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VIDEO: MTI adds driving simulators to CDL course

Many Mitchell Technical Institute students could find themselves driving home from graduation in a big-rig thanks to one of the school's new educational tools.

Bryan Hanley, power line construction and maintenance student, already earned his CDL from taking 'Industrial Transportation' class that is now utilizing a mobile driving simulator to help students learn how to drive vehicles that require a commercial driver's license. (Matt Gade/Republic)
Bryan Hanley, power line construction and maintenance student, already earned his CDL from taking 'Industrial Transportation' class that is now utilizing a mobile driving simulator to help students learn how to drive vehicles that require a commercial driver's license. (Matt Gade/Republic)

Many Mitchell Technical Institute students could find themselves driving home from graduation in a big-rig thanks to one of the school's new educational tools.

Climb the steps of a brightly wrapped trailer currently housed in a non-descript building south of the MTI campus and you'll be met by two new commercial drivers license simulators meant to prepare approximately 60 students per semester for their CDL test.

"Our first responsibility is safety, and with safety comes knowledge," said Chad Rogers, one of two commercial driving instructors at MTI.

Students enrolled in MTI's Agriculture Technology, Propane & Natural Gas Technology and Power Line Construction & Maintenance programs are required to complete the industrial transportation course, and Commercial Driving Instructor Beth Schneider said the school's new $300,000 tool helps make the course a little easier.

The simulation equipment, funded by a federal grant from the Department of Labor, allows students to practice driving a tractor-trailer or other vehicles requiring CDL certification in the safety of the mobile simulation trailer instead of Interstate 90.

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Schneider said the CDL course walks students through the pre-trip inspection process, teaches them to back up their truck through a series of cones and prepares them for a road test. With the new simulators, the two instructors are able to isolate a student's driving skills in need of improvement prior to getting behind the wheel.

Whether it's determining if a student is an aggressive or nervous driver or offering them a chance to practice shifting gears and taking corners, the instructors agreed the simulator gives students a chance to heighten their skills before trying the real thing.

"All this machine has to do is build this much confidence in these students so that when they do step out on the road, they're more aware of what's going on around them," Rogers said.

And students say the simulator is about as close to a real driving experience as you can get without hitting the open road.

John Henkel, an electrical construction and maintenance instructor at MTI who's also taking the course, said the only difference between the simulator and a truck is he's not moving with the simulated vehicle. Otherwise, he said, aspects like the force against the steering wheel and the grinding of the gears provide a life-like experience.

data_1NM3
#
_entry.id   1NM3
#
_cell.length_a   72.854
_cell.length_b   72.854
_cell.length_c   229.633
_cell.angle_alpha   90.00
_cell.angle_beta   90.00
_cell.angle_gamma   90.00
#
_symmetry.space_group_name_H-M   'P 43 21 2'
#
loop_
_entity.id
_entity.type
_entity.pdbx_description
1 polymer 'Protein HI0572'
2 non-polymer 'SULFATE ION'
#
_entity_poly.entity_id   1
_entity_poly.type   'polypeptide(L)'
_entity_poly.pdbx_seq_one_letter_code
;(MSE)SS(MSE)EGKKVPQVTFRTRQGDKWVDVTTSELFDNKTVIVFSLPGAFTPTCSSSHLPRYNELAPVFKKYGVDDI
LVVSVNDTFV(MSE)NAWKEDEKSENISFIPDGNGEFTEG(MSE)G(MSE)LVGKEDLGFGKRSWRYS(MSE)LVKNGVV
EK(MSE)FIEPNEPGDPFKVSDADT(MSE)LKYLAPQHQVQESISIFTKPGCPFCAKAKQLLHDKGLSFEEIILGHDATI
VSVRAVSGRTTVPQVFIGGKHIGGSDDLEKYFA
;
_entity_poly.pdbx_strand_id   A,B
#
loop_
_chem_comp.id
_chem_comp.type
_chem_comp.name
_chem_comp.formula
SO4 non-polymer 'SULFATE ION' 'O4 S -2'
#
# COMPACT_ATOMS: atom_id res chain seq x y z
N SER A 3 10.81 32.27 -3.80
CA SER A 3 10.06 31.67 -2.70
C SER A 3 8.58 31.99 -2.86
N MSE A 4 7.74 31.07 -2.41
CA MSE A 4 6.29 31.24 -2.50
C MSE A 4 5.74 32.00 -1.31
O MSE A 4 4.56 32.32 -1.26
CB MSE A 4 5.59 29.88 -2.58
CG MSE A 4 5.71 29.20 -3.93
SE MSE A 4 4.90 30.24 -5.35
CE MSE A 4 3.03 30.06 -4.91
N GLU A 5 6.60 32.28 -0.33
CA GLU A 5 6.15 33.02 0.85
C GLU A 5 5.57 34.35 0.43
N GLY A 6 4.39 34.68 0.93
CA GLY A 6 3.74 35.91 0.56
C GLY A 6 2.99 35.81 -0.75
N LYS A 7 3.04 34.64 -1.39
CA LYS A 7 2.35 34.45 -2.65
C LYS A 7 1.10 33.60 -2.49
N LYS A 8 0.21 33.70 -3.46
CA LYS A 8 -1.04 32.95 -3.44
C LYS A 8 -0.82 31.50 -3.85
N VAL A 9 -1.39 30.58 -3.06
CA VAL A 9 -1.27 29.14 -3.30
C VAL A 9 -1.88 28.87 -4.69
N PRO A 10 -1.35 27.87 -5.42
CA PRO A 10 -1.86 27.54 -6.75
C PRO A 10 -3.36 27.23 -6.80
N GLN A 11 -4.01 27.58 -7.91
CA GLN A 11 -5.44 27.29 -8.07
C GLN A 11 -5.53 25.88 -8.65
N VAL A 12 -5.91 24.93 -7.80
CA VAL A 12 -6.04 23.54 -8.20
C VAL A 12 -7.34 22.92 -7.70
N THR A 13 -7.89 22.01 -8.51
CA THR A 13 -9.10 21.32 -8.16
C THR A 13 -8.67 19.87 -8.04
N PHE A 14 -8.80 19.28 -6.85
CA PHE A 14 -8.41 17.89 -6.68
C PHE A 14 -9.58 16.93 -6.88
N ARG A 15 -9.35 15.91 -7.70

Bryan Hanley, a power line construction and maintenance student who already completed the course, and Heath Schmidt, a farm power technology student taking the course as an elective, agreed starting in the simulator is more beneficial than jumping right into a truck without any practice.

"If you have no experience at all, it gives you at least a taste of what you're going to be doing," Schmidt said.

On Monday, Henkel and Hanley sat behind a steering wheel on either side of the trailer facing three screens projecting a simulated driving experience. Henkel practiced backing up through a series of cones, which is part of the CDL certification test, while Hanley found himself driving through a neighborhood.

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Schneider said the software allows either instructor to program virtually any situation for the students to traverse, including inclement weather, light or dark conditions, high winds or pedestrian traffic alongside the roadway.

Rogers said the variety of programs available increases visual awareness and can be beneficial to seasoned drivers who may have forgotten the subtleties of driving a big-rig.

Rogers, who called the simulator "high-intensity training," put one of those programs on full display Monday on the screen of Hanley.

As Hanley let off the brakes for a green light, his virtual trailer was soon struck by a driver who ran a red light, which was programmed by Rogers.

Rogers said it's little things like the idea that a green light doesn't mean go, it means go with caution, help prepare students for their first outing in an actual truck.

"That's where this thing is really nice, we can make a more aware driver as we're teaching them," Rogers said.

As someone who shares the road with commercial drivers, MTI Director of Marketing & Public Information Julie Brookbank said she appreciated the benefits of the school's CDL program.

"We all drive on the highways and we all want to know that the person behind that truck who's blasting around us or we're passing knows what they're doing," Brookbank said.

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